Titans no myth
Post Independent Staff
PEACH VALLEY ” Classes aren’t set to begin at Coal Ridge High School until next week. Yet, thanks to its athletes, the new high school has become more than a name.
Over the past three months, prospective football, basketball, volleyball players and the cheerleaders have attended voluntary team practices and summer camps, in hope of earning a spot on one of those team’s rosters.
In turn, those prospective athletes started the foundation of Titan pride, giving CRHS an identity in the community.
Volleyball has been the most active of the school’s inaugural fall sports teams.
Head coach Denise Greene said the numbers have ranged “from 12 to 20 girls,” for practices this summer. To further hone their skills, the many players also attended a camp at Colorado State University in Fort Collins.
Greene, who lives in New Castle, takes over the head volleyball coach position at Coal Ridge after helping build Glenwood Springs High School into a 4A Western Slope League power, first as an assistant, then as the head coach the past two years.
Playing their respective game was an easy task for the athletes. Getting used to playing for a new school without a history, and without its own campus facilities before last week, was a tougher adjustment.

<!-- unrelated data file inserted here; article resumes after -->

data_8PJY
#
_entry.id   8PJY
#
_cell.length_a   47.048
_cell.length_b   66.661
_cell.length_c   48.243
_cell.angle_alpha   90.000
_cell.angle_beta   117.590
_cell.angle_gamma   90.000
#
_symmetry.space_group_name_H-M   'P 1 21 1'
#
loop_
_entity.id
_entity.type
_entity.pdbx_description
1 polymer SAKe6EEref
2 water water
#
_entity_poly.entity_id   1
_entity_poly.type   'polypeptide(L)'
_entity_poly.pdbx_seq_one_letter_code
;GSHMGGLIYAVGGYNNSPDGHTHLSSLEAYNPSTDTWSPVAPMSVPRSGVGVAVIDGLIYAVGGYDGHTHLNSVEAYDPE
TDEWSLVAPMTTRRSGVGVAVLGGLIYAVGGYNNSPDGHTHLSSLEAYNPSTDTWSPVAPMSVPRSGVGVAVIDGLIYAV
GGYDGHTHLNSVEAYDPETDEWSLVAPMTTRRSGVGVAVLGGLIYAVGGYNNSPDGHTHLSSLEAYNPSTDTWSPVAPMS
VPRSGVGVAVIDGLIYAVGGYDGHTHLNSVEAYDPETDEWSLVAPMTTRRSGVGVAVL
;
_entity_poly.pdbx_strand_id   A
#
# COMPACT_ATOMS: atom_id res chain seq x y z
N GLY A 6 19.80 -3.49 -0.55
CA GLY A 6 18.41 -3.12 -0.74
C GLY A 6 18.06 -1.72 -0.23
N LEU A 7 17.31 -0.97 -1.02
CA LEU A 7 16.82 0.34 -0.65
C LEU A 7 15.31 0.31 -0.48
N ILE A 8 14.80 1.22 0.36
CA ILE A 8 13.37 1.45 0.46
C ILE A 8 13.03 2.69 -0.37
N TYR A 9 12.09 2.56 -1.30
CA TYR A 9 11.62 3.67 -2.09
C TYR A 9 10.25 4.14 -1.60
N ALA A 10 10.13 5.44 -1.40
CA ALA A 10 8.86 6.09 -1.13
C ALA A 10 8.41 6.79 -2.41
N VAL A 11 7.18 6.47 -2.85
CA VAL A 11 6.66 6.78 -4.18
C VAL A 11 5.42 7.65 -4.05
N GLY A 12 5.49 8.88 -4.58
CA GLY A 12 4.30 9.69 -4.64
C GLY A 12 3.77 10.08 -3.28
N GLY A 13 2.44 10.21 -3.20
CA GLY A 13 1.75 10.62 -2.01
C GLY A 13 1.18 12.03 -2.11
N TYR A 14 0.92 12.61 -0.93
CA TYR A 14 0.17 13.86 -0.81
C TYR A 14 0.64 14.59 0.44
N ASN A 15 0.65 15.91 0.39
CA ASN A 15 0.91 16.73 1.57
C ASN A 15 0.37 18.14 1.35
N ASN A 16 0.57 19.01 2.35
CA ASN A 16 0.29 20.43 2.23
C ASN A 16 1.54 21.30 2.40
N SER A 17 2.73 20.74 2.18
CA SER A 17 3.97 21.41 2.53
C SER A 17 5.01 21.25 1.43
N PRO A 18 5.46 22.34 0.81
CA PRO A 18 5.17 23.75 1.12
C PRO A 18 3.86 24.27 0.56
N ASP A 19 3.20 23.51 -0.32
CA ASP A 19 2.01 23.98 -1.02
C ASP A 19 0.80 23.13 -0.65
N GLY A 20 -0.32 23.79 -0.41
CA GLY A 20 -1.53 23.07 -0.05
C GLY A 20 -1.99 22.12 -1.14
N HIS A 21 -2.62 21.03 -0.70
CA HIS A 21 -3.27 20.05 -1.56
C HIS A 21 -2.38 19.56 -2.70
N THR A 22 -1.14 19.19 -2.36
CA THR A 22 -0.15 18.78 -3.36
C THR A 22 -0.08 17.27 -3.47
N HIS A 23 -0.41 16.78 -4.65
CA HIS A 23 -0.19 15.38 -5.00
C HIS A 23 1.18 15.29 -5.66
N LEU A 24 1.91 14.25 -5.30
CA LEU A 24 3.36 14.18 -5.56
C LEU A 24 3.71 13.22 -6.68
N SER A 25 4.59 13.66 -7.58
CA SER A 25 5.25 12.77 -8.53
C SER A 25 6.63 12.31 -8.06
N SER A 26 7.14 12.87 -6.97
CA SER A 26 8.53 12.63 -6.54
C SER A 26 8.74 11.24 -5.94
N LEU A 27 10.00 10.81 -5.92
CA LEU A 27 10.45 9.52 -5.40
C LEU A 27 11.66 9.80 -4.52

“It took a couple of weeks to get used to,” said incoming freshman basketball player Kevin Screen. “But it’s really come together more than I thought. After a couple of days on the court, the team has become best friends.”
Mike Cox, the boys varsity basketball coach, said it wasn’t hard getting athletes to come out. “These kids from New Castle and Silt are hungry for basketball. I knew that part would be easy.”
It took longer for the athletes to associate themselves with Coal Ridge, Cox said, because most of the team’s practices took palce at Rifle High School.
“It was hard to sense at first because we were using Rifle’s gym,” explained Cox, who was a varsity girls assistant coach at RHS the past three years. A shipment of practice jerseys with the Coal Ridge mascot’s name moved the team’s transition forward.
“The jerseys said ‘Titans’ on them. That was we when said ‘We are Coal Ridge,'” Cox said. “From that point on we grew as Coal Ridge and you could see from that first day they were proud to wear (the Titans jerseys).”
And, those jerseys have been worn a lot since they were issued at the basketball team’s first summer league game the last week in May.
“We’ve been involved in almost 60 events,” Cox said. Team activities included fund-raisers, summer-league practices, a summer league games at nearby Grand Valley High School in Parachute and tournaments in Denver and Colorado Springs.
The cheerleading squad has been visible and successful, as well.The six-member squad selected at tryouts in April has participated at the Burning Mountain Festival and Silt Heyday parades.
Between local appearances, the cheerleaders attended a Universal Cheerleaders Association instructional camp at Mesa State College and earned the new high school’s first award.
“When we found out that we were the first athletic team to win an award for Coal Ridge High School, we were excited and happy,” said team captain Nadine Chavez, a sophomore. “The community is very proud of us. I’m happy how it’s all coming together.”
The first official practice for fall sports (except golf) is Monday.
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